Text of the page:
Quality Auditing Mythmanagement

Article

Kildahl, David D.   (1989, ASQC)   Keith-Stevens Inc., Eden Prairie, MN

Annual Quality Congress, Toronto, Ontario, Canada    Vol. 43    No. 0
QICID: 3549    May 1989    pp. 95-98
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Article Abstract

A large part of the challenge of the 90's is prevailing attitudes and beliefs about quality, and quality auditing in particular, that make up our legacy from the past. The attitudes and beliefs of the auditor, the auditee, and the client have a direct bearing on the results of auditing activity. To the extent that these attitudes and beliefs are appropriate to the circumstances, quality auditing will produce useful results and support a strategy of continuous improvement; where the players are at odds on any of several fundamental issues (the myths), the inevitable result is to impede improvement by waste of time and effort, confusion about roles and responsibilities, loss of valuable opportunity, and reductions of efficiency and effectiveness.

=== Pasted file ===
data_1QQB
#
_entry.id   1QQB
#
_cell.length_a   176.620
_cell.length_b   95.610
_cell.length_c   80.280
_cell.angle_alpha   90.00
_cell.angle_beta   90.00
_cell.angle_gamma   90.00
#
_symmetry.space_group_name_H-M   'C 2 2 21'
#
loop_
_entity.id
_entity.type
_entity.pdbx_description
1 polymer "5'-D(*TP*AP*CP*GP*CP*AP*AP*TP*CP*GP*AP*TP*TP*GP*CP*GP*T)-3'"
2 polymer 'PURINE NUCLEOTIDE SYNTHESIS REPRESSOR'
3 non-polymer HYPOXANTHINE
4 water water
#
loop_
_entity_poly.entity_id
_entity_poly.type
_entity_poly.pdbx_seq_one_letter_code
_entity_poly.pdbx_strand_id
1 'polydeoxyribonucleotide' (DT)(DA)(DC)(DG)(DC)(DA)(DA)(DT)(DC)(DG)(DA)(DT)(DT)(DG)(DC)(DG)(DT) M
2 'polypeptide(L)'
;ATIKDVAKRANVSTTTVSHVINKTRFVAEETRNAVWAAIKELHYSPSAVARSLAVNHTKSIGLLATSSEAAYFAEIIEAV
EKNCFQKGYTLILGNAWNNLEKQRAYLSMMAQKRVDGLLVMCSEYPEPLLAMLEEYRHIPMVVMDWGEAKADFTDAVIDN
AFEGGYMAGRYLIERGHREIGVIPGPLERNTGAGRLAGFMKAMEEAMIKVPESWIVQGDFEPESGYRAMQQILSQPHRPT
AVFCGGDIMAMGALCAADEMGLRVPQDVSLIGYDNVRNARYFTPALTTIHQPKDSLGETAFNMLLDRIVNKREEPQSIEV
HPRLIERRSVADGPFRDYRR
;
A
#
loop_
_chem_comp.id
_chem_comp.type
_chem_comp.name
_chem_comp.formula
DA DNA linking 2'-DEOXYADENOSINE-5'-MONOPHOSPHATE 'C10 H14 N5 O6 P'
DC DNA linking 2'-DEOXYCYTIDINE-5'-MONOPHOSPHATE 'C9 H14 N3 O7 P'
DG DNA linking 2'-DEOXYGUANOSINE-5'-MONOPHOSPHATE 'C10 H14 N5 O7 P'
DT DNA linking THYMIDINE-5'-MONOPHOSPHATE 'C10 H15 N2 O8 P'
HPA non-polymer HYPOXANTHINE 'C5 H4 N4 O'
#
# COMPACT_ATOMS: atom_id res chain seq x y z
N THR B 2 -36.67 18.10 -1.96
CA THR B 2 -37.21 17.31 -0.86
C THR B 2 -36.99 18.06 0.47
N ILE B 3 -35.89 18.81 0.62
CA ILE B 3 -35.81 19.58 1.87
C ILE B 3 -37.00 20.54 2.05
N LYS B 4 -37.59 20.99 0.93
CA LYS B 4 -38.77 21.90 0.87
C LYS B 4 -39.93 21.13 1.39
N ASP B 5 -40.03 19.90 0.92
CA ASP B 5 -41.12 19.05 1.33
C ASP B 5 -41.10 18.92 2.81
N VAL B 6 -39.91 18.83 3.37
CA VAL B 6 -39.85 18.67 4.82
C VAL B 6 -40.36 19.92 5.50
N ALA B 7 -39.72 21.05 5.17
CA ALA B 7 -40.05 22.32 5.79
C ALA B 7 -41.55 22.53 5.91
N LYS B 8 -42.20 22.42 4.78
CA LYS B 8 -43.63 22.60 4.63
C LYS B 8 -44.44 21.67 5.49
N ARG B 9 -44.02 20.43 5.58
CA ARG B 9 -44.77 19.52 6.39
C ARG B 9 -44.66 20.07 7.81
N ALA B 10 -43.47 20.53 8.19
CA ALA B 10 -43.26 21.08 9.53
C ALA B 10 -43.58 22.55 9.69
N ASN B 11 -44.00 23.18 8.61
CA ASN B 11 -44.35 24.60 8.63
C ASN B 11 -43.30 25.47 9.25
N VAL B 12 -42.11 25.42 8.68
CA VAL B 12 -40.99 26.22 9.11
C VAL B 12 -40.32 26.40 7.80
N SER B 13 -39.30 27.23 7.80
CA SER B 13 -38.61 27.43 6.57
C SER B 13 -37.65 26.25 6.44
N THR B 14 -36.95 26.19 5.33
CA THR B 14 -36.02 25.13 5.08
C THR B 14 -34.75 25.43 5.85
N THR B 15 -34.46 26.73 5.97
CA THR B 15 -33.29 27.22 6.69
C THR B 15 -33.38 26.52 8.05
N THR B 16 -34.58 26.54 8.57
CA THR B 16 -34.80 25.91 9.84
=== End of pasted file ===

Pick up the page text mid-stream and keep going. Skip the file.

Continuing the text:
Attitude and belief are fundamentally matters of faith, rooted in myth. By taking care to understand the myths (good and bad, true and false) which inform the attitudes and beliefs of those around them the auditors and audit managers can make best use of available resources, communicate more effectively, capitalize on opportunities for improvement, and increase their personal and organizational efficiency and effectiveness.

Widespread myths about auditing include the following:

  • - Nothing can be done.
  • - Defects heal.
  • - Good enough is good enough.
These and other myths about quality auditing will be examined and evaluated for their contribution to or their hindrance of the pursuit of continuous improvement in the 1990's.

Keywords

Quality audit


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